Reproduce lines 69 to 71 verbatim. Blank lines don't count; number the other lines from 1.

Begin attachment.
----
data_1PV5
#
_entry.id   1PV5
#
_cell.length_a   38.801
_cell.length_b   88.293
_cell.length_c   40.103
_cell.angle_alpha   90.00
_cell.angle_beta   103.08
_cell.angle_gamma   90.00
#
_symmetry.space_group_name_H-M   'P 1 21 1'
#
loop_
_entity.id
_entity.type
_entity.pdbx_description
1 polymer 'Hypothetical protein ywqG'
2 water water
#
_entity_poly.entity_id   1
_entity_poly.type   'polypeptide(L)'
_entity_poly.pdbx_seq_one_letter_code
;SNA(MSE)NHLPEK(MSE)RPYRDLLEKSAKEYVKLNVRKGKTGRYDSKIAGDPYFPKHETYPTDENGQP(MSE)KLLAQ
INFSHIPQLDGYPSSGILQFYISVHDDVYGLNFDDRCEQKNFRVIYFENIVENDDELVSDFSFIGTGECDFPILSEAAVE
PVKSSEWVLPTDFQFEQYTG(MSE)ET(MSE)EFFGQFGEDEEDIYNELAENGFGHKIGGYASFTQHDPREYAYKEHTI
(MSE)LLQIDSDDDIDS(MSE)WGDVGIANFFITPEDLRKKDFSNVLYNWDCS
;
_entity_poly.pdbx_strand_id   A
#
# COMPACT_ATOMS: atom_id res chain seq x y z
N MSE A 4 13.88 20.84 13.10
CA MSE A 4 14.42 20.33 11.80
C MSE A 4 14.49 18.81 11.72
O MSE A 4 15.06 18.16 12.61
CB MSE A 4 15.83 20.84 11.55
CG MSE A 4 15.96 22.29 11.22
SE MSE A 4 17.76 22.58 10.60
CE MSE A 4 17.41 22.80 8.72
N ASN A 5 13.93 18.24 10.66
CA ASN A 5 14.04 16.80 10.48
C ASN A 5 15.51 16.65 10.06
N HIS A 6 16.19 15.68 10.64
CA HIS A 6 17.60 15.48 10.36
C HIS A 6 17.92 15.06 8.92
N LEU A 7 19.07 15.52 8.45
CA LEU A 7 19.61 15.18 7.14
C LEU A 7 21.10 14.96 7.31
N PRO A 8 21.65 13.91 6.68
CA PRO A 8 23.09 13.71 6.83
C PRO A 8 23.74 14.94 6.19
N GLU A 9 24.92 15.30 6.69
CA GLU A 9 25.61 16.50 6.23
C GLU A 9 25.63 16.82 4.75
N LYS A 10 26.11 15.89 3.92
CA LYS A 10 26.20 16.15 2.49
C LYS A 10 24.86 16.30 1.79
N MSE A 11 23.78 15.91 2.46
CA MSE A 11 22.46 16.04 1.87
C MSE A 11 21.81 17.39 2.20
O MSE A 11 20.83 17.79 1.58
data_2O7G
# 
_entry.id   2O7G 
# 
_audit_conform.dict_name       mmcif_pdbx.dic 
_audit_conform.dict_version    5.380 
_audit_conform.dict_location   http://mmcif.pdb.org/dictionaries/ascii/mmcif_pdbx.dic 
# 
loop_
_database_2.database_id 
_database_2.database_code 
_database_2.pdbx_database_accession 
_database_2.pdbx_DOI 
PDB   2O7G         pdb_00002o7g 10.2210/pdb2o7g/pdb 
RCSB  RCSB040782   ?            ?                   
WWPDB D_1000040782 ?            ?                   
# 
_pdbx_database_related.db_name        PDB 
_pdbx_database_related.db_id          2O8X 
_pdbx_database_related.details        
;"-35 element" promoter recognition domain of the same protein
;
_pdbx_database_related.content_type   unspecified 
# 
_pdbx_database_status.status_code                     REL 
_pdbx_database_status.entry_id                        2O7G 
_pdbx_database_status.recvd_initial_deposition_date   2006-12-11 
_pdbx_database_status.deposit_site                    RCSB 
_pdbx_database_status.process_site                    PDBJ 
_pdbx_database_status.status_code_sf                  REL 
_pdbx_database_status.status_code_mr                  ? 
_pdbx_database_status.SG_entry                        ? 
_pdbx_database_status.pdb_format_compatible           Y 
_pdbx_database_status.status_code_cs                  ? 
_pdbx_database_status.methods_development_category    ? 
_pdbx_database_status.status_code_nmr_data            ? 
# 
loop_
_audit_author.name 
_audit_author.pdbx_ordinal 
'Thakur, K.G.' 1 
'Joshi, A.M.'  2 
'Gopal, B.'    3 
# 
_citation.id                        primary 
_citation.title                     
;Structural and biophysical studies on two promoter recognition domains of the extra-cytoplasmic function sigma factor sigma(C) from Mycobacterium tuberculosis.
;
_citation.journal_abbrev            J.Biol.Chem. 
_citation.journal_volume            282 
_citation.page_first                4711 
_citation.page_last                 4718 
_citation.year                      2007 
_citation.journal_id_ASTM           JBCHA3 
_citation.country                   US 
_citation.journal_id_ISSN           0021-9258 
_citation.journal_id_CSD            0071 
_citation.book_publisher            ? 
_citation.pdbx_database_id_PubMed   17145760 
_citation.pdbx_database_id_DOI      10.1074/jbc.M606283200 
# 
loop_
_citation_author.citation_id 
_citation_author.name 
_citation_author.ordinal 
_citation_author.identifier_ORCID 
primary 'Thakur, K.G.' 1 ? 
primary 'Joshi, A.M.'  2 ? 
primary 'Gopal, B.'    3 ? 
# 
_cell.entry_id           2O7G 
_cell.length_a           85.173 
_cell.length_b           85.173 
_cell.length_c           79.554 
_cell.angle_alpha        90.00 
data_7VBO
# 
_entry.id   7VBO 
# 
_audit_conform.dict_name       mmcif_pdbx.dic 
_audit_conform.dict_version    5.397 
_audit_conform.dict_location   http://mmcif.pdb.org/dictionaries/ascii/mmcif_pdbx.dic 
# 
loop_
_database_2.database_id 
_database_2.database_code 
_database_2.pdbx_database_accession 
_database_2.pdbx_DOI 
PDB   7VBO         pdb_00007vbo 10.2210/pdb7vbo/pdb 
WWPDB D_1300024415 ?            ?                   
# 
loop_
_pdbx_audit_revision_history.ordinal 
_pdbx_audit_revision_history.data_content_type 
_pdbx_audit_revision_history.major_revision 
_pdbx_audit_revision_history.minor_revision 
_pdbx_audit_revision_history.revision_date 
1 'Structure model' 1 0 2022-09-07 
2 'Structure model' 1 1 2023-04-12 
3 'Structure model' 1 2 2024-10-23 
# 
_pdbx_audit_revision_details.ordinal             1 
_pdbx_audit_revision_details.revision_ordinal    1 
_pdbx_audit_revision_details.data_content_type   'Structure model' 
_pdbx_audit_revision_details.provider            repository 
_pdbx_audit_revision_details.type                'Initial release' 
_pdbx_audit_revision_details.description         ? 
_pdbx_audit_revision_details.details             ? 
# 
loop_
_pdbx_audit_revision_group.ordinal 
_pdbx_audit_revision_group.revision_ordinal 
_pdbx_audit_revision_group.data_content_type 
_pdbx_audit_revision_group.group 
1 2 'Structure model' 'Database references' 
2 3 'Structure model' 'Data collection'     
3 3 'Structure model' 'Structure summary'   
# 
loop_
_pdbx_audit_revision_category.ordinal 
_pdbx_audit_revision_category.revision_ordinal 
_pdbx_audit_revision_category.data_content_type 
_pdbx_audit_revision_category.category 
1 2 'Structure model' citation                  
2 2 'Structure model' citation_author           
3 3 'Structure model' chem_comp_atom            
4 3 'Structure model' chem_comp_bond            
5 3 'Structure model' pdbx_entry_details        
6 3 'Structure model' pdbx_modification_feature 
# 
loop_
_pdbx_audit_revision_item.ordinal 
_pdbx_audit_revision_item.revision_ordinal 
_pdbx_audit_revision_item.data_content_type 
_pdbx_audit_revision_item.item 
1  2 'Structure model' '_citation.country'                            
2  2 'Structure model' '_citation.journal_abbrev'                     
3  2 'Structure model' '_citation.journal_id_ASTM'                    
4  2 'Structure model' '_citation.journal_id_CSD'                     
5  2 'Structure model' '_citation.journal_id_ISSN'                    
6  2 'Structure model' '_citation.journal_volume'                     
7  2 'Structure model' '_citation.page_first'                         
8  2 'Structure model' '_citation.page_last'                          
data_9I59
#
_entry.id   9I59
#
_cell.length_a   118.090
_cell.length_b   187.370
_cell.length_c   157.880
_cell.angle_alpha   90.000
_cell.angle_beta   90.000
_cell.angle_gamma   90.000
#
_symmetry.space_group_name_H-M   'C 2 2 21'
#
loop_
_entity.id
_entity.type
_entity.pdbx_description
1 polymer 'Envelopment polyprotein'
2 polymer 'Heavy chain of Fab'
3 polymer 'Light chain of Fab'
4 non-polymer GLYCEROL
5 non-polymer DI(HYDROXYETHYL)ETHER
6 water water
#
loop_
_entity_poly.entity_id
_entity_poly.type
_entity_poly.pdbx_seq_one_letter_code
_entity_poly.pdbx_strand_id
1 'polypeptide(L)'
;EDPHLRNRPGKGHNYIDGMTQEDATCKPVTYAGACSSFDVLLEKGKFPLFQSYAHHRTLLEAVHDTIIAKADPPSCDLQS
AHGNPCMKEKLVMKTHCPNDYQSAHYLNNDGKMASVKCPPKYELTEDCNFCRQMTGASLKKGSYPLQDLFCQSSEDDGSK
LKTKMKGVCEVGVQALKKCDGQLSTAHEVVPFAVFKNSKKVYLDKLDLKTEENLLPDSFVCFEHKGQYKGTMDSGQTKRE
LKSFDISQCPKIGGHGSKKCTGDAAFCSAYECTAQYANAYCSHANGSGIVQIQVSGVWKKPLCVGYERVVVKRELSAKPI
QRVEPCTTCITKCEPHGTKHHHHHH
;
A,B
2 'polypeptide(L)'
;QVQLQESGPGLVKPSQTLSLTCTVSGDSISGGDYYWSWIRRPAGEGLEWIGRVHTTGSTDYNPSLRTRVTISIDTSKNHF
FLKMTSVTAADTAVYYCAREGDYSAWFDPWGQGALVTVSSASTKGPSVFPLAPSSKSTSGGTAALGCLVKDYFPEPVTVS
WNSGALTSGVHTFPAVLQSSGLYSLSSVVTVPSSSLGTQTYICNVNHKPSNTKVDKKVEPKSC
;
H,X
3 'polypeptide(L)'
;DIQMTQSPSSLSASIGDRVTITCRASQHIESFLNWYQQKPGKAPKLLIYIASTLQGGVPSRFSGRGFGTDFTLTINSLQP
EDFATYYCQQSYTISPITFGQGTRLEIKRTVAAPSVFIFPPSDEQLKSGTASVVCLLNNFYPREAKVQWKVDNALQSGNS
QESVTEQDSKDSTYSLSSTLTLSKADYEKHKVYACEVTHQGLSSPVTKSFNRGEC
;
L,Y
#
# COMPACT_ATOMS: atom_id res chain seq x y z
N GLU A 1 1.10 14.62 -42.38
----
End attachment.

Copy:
# 
loop_
_database_2.database_id 